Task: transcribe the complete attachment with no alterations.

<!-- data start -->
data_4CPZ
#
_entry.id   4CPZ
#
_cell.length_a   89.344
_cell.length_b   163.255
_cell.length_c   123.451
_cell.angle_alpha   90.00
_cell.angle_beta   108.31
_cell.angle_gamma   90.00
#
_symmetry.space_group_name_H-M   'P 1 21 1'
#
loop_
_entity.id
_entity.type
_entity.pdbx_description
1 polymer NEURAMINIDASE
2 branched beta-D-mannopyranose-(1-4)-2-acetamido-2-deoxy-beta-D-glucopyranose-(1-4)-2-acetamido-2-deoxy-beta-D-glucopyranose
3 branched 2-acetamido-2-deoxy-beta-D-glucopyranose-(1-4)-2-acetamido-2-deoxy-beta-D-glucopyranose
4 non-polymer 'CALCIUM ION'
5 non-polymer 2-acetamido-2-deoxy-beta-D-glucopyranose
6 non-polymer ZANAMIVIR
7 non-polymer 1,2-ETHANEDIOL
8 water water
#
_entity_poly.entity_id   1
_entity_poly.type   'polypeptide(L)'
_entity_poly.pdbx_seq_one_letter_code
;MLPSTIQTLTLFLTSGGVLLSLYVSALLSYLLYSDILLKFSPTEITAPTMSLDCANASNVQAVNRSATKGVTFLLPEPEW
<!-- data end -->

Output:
data_4CPZ
#
_entry.id   4CPZ
#
_cell.length_a   89.344
_cell.length_b   163.255
_cell.length_c   123.451
_cell.angle_alpha   90.00
_cell.angle_beta   108.31
_cell.angle_gamma   90.00
#
_symmetry.space_group_name_H-M   'P 1 21 1'
#
loop_
_entity.id
_entity.type
_entity.pdbx_description
1 polymer NEURAMINIDASE
2 branched beta-D-mannopyranose-(1-4)-2-acetamido-2-deoxy-beta-D-glucopyranose-(1-4)-2-acetamido-2-deoxy-beta-D-glucopyranose
3 branched 2-acetamido-2-deoxy-beta-D-glucopyranose-(1-4)-2-acetamido-2-deoxy-beta-D-glucopyranose
4 non-polymer 'CALCIUM ION'
5 non-polymer 2-acetamido-2-deoxy-beta-D-glucopyranose
6 non-polymer ZANAMIVIR
7 non-polymer 1,2-ETHANEDIOL
8 water water
#
_entity_poly.entity_id   1
_entity_poly.type   'polypeptide(L)'
_entity_poly.pdbx_seq_one_letter_code
;MLPSTIQTLTLFLTSGGVLLSLYVSALLSYLLYSDILLKFSPTEITAPTMSLDCANASNVQAVNRSATKGVTFLLPEPEW